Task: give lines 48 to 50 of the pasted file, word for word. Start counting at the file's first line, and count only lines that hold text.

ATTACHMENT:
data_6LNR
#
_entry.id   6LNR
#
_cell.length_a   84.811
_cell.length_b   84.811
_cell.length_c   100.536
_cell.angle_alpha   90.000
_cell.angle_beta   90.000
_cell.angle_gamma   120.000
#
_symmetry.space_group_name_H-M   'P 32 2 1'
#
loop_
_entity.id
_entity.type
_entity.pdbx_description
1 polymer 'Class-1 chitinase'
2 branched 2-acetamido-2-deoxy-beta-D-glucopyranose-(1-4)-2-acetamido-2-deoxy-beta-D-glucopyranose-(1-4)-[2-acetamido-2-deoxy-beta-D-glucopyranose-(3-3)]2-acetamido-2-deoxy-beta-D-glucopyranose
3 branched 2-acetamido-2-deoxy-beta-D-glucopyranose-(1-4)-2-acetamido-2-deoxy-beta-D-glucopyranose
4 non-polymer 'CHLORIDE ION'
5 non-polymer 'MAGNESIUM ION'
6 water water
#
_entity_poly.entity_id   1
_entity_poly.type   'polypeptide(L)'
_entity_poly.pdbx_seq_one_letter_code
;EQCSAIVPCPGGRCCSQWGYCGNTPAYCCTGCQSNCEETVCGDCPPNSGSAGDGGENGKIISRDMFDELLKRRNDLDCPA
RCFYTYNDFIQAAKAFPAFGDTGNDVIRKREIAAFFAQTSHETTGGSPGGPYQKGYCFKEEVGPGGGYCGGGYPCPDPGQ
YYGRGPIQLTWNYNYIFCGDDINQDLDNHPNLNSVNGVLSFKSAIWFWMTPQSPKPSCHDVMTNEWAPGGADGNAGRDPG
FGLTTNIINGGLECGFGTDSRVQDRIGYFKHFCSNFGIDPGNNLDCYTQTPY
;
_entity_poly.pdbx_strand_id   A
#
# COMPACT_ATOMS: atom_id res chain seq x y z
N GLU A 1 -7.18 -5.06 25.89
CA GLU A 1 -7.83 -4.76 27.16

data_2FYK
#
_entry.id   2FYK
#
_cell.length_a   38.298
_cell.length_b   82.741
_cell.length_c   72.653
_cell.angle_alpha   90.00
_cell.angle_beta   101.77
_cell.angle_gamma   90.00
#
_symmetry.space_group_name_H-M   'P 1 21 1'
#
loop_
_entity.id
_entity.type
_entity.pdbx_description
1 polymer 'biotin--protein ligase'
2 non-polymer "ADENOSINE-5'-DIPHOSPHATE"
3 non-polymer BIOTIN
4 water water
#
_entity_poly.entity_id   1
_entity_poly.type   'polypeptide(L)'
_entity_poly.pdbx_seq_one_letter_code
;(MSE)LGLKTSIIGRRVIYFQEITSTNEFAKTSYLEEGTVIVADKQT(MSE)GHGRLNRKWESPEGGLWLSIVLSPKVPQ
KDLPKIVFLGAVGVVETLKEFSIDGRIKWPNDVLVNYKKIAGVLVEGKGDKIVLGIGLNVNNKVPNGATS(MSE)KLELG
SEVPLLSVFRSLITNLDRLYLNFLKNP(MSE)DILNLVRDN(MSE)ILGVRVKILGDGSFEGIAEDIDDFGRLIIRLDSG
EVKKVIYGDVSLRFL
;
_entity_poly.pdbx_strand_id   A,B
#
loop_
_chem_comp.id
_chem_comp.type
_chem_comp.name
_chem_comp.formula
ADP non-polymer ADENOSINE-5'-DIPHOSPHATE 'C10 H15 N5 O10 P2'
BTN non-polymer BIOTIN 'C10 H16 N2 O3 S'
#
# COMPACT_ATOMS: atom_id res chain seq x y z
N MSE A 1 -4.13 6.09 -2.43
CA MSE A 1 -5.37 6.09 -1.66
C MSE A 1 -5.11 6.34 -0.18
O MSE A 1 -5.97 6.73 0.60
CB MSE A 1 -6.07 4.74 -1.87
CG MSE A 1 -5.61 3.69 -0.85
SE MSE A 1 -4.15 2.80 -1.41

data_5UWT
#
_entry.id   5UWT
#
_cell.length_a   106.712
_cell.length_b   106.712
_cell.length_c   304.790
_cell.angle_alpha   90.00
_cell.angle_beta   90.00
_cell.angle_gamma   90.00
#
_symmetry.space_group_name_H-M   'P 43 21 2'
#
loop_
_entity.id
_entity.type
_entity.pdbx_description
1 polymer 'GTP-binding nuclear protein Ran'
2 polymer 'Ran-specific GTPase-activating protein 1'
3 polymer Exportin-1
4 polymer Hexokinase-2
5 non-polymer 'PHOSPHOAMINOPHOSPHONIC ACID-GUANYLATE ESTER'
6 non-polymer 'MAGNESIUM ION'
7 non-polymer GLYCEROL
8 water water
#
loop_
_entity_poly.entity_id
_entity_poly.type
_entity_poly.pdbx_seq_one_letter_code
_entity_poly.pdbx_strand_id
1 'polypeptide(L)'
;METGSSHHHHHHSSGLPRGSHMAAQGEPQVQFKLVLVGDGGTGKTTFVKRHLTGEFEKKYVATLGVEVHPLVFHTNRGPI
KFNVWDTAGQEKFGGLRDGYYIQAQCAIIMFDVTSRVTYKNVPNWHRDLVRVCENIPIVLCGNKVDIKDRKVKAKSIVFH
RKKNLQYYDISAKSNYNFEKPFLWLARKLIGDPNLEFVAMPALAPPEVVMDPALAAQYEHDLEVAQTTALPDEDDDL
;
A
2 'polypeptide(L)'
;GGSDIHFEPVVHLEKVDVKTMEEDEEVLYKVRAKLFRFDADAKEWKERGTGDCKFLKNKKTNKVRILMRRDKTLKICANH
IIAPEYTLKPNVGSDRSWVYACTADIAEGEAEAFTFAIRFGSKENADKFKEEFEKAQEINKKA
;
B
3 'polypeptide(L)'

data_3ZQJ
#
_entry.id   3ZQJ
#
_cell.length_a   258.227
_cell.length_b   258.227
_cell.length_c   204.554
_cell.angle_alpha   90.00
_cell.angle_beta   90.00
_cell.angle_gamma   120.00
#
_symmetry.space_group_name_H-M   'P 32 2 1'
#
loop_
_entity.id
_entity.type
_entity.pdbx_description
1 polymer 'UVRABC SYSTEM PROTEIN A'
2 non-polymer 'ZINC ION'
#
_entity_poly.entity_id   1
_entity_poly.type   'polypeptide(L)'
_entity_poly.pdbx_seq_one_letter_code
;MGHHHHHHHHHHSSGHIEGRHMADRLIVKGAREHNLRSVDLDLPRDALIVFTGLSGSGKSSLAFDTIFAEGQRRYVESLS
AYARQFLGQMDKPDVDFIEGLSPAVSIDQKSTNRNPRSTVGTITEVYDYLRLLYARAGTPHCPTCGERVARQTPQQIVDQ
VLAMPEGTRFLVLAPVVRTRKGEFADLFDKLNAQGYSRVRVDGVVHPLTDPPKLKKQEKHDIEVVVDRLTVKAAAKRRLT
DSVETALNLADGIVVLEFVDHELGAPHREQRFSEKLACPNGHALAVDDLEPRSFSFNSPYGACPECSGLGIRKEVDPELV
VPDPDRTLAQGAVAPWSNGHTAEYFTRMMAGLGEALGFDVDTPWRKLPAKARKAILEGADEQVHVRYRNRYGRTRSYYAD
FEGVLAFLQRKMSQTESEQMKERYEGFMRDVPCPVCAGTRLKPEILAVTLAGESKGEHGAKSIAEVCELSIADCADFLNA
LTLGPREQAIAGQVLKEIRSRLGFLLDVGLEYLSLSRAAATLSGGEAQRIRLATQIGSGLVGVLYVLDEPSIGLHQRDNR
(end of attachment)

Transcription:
#
_symmetry.space_group_name_H-M   'P 1 21 1'
#